Practice of this invention will be apparent to those skilled in the art from the following examples wherein, as elsewhere in this specification, all parts are parts by weight unless otherwise specified.
In this example which illustrates the best mode known to me of practicing the process of this invention, the reference fuel is an unleaded high test gasoline having an RON of 95.2 and an MON of 86.2. It contains a commercial additive package including 60 PTB of carburetor detergent.
To prepare the test fuel, the reference fuel is made up from the same commercial additive package (but excluding the prior art commercial carburetor detergent additive); and there is added 20 PTB of Jeffamine Experimental Surfactant MA-300 (as carburetor detergent) having the following formula: ##STR10##
The gasoline formulation so prepared was subjected to the Carburetor Detergency Test--Phase III and the results are tabulated in the table infra. In the Table, R and L indicate respectively Right and Left sleeves.
TABLE______________________________________ Initial Deposit Rating Deposit Removed %EXAMPLE mg mg Removed______________________________________I Test R 5.1 2.7 53 L 6.0 5.3 88II Reference R 5.4 4.3 80 L 3.1 2.4 70______________________________________
From the above table, it is evident that the detergent additive fuel of the present invention is highly effective for removing deposit buildup in an automotive carburetor.
Results comparable to those of Example I may be obtained if the additive is
TABLE______________________________________EXAMPLE ADDITIVE______________________________________II ##STR11##III ##STR12##IV ##STR13## ##STR14##______________________________________
Although this invention has been illustrated by reference to specific embodiments, it will be apparent to those skilled in the art that various changes and modifications may be made which clearly fall within the scope of this invention.
|Cited Patent||Filing date||Publication date||Applicant||Title|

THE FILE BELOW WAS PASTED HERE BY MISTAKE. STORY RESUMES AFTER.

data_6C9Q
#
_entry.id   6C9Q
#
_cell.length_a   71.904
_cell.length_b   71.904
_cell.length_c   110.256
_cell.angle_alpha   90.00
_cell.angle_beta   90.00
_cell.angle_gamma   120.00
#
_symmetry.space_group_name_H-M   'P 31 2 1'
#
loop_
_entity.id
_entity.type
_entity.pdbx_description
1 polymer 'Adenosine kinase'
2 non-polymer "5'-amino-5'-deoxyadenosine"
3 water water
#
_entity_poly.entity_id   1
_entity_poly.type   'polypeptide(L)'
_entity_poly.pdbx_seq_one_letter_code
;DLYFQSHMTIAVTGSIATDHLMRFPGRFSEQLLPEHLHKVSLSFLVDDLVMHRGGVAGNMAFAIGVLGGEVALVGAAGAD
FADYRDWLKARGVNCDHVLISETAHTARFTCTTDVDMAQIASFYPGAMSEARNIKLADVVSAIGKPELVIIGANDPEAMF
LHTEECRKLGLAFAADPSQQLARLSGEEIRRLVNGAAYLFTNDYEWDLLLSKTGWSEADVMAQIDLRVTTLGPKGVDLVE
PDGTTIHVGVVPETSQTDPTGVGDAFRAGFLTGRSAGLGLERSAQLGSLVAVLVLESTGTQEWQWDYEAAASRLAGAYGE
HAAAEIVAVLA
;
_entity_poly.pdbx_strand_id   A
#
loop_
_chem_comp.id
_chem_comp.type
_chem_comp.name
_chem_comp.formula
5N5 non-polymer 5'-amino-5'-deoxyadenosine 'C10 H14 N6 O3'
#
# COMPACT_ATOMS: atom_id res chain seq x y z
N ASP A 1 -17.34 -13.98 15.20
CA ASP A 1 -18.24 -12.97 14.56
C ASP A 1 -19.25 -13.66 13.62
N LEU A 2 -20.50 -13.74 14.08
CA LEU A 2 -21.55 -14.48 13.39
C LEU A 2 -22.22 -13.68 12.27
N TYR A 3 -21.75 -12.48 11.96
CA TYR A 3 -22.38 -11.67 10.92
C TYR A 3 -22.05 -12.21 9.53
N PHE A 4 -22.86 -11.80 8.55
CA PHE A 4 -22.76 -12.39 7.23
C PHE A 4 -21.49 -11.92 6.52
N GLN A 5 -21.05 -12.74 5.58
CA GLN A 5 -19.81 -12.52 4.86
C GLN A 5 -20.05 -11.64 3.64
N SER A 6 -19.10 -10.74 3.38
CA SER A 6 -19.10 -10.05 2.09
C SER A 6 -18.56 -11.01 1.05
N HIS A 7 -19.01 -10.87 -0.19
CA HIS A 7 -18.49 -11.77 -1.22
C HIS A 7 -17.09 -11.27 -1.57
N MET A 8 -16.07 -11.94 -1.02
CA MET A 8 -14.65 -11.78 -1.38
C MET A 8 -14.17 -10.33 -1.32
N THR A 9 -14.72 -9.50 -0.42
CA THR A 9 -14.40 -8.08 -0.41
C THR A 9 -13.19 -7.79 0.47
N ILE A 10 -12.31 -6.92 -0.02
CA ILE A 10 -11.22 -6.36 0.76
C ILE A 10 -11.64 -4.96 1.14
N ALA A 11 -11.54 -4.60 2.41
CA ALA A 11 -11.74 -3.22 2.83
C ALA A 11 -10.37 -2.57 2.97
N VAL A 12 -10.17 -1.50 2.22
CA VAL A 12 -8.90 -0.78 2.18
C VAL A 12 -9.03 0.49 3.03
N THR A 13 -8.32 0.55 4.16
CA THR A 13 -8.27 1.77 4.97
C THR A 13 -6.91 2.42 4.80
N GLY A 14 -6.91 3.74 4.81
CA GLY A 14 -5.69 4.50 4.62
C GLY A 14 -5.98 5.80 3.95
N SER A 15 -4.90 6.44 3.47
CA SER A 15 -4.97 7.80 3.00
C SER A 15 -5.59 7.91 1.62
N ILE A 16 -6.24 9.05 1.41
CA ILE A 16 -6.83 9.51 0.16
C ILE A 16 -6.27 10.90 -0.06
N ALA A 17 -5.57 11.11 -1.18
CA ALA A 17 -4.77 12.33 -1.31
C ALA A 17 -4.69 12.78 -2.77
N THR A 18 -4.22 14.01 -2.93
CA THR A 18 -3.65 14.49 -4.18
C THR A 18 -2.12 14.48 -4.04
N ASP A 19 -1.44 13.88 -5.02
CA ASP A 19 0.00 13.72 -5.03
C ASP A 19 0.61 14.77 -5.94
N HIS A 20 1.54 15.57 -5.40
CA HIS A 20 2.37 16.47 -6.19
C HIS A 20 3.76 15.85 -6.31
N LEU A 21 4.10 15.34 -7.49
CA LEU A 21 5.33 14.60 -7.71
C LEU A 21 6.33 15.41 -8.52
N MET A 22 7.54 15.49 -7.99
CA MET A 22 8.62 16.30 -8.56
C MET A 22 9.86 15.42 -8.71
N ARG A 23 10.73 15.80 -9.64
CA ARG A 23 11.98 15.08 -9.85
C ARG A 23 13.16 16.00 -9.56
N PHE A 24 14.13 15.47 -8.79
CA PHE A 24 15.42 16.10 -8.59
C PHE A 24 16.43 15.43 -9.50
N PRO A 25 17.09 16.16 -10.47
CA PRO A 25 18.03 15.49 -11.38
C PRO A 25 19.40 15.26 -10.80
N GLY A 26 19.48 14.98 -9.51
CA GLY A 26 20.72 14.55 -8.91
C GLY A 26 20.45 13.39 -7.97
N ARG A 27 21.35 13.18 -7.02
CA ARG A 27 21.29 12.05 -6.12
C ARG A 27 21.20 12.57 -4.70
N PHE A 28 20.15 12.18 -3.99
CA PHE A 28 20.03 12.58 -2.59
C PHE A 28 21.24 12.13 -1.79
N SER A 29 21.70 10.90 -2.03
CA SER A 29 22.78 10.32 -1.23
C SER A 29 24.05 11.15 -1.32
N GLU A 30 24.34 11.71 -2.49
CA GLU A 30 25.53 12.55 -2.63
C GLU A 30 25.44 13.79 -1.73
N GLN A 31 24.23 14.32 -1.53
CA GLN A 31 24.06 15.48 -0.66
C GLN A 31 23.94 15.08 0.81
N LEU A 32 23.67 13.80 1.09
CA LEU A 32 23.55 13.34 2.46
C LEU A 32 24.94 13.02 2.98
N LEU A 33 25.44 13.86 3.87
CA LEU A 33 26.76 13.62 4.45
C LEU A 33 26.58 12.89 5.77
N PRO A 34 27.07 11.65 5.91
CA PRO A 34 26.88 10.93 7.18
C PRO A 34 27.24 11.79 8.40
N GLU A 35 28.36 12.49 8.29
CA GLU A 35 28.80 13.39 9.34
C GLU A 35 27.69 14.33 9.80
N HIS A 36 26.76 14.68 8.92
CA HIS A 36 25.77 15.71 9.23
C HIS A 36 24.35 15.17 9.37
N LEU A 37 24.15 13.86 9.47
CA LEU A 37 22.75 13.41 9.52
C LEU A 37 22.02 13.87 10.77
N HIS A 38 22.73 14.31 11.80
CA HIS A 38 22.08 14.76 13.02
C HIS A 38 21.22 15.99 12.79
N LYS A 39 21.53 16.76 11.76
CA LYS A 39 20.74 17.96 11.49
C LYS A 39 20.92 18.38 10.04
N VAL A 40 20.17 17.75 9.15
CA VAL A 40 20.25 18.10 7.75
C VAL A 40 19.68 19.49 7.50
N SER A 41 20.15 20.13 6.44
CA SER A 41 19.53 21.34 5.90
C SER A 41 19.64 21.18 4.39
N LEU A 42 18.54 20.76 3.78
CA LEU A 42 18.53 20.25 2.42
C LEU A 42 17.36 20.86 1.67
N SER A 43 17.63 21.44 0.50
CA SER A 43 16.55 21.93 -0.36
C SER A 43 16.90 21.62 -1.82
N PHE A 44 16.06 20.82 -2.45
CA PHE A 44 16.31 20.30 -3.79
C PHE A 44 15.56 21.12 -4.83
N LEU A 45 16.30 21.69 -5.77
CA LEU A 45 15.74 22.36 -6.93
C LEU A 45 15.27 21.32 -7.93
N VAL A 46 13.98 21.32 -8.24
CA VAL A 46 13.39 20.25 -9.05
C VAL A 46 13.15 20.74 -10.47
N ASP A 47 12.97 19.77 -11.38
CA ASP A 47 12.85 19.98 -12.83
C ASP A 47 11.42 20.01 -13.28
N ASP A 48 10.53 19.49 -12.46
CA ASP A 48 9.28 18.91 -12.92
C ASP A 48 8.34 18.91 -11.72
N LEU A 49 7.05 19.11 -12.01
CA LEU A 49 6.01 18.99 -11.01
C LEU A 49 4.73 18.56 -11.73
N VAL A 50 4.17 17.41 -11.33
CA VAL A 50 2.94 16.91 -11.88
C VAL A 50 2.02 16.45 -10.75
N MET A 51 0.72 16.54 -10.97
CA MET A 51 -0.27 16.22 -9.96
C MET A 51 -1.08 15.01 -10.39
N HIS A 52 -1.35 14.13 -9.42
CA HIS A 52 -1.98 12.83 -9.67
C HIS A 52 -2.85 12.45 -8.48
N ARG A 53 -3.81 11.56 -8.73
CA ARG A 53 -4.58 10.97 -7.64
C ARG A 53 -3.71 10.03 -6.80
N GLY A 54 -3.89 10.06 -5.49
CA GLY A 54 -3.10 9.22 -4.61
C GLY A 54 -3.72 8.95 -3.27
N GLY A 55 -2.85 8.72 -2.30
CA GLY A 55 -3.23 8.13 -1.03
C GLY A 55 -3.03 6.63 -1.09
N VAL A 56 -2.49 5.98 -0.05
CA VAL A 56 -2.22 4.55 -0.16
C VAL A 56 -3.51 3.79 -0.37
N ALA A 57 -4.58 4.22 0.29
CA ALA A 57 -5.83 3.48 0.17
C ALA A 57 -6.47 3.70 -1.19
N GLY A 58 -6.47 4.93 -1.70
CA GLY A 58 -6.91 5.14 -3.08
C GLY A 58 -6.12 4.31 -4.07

|US4107096 *||Oct 11, 1977||Aug 15, 1978||Texaco Development Corp.||Low foaming beta-amino propionic acid surface active agents|
|US4132531 *||Dec 16, 1977||Jan 2, 1979||Texaco Inc.||Detergent additive and motor fuel composition|
|US4290778 *||Nov 6, 1980||Sep 22, 1981||Texaco Inc.||Hydrocarbyl alkoxy amino alkylene-substituted asparagine and a motor fuel composition containing same|
|US4321062 *||Jan 12, 1981||Mar 23, 1982||Texaco Inc.||Hydrocarbyl substituted phenylaspartates of N-primary-alkyl-alkylene diamines and motor fuel composition containing same|
|Citing Patent||Filing date||Publication date||Applicant||Title|
|US4543199 *||Nov 16, 1984||Sep 24, 1985||Texaco Inc.||Water base hydraulic fluid|
|US4859357 *||Jun 9, 1988||Aug 22, 1989||Societe Atochem||Polyfluorinated compounds, their preparation and their use as lubricant additives|
|US5024678 *||Apr 5, 1988||Jun 18, 1991||Dea Mineralol Aktiengesellschaft||Process for the prevention or reduction of deposits in carburetors, injection devices and similar devices of engines|
|US5352251 *||Mar 30, 1993||Oct 4, 1994||Shell Oil Company||Fuel compositions|
|US5837867 *||Aug 6, 1996||Nov 17, 1998||Shell Oil Company||Fuel compositions|
|US6261327||May 28, 1998||Jul 17, 2001||Shell Oil Company||Additive concentrates for rapidly reducing octane requirement|
|EP0296935A1 *||Jun 13, 1988||Dec 28, 1988||Elf Atochem S.A.||Polyfluorinated compounds, their preparation and their use as additives for lubricants|
|U.S. Classification||44/405, 44/360, 516/DIG.6|
|Cooperative Classification||Y10S516/06, C10L1/2225|
|Jan 8, 1982||AS||Assignment|
Owner name: TEXACO INC., 2000 WESTCHESTER AVENUE, WHITE PLAINS
Free format text: ASSIGNMENT OF ASSIGNORS INTEREST.;ASSIGNORS:SUNG, RODNEY LU-DAI;SWEENEY, WILLIAM M.;CRAWFORD, WHEELER C.;REEL/FRAME:003964/0744;SIGNING DATES FROM 19811221 TO 19811230
|May 17, 1987||REMI||Maintenance fee reminder mailed|
|Oct 11, 1987||LAPS||Lapse for failure to pay maintenance fees|
|Dec 29, 1987||FP||Expired due to failure to pay maintenance fee|
Effective date: 19870712